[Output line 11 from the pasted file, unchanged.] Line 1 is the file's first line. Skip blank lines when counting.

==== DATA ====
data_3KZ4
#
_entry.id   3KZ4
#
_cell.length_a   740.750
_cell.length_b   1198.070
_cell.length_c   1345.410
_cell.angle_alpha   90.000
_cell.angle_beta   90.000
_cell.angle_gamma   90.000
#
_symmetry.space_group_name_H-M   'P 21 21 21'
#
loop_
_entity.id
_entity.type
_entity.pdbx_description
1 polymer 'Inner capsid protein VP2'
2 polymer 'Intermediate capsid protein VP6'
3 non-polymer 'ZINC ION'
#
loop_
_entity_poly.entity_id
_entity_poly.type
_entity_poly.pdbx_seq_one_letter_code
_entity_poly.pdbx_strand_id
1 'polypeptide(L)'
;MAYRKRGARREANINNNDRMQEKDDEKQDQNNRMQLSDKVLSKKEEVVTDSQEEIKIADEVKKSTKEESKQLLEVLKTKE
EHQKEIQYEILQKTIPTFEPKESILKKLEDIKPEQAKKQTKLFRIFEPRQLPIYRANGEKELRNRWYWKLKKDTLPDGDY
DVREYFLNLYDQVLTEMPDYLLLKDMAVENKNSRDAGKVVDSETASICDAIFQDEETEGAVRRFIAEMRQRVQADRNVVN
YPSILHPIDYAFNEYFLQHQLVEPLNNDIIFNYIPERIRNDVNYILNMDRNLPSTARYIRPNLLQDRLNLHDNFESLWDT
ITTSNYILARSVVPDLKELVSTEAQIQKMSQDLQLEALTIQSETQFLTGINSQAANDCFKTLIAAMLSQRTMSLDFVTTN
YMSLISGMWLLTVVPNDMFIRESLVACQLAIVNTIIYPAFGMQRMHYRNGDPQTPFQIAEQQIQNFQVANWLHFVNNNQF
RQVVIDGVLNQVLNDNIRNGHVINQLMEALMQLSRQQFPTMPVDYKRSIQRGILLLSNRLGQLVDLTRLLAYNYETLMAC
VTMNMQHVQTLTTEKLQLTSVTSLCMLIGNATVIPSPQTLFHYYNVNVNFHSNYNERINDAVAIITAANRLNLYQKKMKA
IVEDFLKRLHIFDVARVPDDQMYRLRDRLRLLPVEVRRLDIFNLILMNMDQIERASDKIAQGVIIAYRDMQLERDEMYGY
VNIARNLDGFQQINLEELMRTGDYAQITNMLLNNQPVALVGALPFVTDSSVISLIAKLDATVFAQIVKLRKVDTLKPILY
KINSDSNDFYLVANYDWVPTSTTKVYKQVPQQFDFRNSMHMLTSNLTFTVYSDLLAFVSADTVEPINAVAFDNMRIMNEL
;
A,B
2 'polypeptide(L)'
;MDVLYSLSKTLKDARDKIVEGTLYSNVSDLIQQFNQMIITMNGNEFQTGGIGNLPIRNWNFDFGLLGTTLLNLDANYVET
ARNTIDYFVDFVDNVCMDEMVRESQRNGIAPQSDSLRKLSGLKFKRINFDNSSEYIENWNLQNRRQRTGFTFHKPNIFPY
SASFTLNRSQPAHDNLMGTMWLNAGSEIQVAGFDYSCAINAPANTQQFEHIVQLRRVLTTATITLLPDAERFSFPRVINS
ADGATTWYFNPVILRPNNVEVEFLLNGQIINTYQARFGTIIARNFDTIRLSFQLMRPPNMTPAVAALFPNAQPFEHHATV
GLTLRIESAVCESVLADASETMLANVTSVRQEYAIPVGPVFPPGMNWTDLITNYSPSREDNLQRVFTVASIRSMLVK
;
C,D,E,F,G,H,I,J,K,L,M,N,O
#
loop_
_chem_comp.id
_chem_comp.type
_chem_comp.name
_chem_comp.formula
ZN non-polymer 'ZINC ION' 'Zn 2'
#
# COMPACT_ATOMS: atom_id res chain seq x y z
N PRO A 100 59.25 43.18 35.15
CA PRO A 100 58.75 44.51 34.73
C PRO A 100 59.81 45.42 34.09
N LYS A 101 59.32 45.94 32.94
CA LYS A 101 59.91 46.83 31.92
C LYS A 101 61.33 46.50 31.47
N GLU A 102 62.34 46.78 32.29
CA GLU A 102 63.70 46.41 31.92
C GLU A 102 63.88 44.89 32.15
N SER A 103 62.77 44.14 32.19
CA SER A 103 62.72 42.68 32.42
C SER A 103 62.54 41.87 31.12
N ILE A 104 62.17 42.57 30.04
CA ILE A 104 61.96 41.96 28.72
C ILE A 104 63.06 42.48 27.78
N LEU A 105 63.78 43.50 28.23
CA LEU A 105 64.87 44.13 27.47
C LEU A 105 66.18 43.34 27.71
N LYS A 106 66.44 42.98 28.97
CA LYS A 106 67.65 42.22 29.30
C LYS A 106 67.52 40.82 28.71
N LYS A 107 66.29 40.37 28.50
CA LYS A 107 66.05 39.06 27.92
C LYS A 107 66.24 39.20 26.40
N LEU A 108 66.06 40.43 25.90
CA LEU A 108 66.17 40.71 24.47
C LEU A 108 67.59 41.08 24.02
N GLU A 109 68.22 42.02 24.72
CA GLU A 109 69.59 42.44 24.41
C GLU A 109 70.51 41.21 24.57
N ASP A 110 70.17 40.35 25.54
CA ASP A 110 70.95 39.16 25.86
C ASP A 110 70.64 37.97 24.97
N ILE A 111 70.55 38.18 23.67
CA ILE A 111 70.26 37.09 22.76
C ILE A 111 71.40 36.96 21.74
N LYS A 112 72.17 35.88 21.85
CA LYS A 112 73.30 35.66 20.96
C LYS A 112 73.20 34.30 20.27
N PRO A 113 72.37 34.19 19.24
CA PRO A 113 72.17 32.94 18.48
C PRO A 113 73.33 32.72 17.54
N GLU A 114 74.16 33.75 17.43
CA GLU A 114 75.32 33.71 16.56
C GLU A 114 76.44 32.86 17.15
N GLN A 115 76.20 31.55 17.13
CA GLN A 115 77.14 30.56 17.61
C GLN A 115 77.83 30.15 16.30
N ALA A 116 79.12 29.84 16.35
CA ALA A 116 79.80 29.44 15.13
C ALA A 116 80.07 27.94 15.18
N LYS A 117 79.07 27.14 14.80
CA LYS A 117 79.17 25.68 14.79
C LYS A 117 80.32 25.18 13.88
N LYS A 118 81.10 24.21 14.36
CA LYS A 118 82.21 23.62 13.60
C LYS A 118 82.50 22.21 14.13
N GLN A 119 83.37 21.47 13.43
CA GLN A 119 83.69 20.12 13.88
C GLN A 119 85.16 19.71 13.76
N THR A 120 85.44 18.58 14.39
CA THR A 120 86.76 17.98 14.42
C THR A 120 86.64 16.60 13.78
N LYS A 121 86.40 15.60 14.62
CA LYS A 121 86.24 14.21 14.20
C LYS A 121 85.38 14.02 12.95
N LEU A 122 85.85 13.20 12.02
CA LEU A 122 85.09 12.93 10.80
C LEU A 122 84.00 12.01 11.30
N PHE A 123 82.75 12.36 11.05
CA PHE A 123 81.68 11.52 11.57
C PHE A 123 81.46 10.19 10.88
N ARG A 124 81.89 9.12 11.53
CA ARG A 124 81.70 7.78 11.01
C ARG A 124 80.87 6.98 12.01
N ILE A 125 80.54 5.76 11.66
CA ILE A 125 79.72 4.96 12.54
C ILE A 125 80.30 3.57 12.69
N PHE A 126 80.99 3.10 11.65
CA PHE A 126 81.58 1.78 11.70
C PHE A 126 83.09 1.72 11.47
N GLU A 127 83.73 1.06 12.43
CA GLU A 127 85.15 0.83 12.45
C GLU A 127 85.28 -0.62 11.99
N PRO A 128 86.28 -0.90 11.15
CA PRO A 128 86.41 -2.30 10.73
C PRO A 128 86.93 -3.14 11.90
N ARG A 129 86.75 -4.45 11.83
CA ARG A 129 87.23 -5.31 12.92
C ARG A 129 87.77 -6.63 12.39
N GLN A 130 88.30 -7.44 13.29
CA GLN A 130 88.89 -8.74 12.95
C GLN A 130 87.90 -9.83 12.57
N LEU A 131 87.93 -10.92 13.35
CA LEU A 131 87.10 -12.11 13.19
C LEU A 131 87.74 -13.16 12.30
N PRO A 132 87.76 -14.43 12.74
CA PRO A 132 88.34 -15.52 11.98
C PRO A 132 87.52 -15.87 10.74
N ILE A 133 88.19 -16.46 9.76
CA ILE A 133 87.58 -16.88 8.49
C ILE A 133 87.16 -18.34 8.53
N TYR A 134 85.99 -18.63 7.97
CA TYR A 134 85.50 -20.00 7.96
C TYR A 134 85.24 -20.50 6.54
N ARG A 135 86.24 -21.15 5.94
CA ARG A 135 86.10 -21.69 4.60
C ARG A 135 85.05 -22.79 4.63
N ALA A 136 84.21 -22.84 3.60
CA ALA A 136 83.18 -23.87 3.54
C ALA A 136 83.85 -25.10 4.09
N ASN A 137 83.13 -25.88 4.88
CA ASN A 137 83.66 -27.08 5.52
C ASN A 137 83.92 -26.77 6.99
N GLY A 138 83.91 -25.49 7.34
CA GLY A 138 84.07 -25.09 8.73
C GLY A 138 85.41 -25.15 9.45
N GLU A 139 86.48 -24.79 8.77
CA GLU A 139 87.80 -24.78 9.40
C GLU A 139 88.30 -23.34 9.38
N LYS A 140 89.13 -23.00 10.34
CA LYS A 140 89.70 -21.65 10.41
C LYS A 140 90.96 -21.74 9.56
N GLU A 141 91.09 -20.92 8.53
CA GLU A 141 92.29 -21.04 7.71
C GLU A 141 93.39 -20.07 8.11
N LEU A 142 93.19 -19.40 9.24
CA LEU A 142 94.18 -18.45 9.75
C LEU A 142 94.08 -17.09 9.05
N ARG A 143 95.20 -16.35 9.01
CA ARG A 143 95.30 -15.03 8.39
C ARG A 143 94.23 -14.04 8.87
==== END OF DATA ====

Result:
#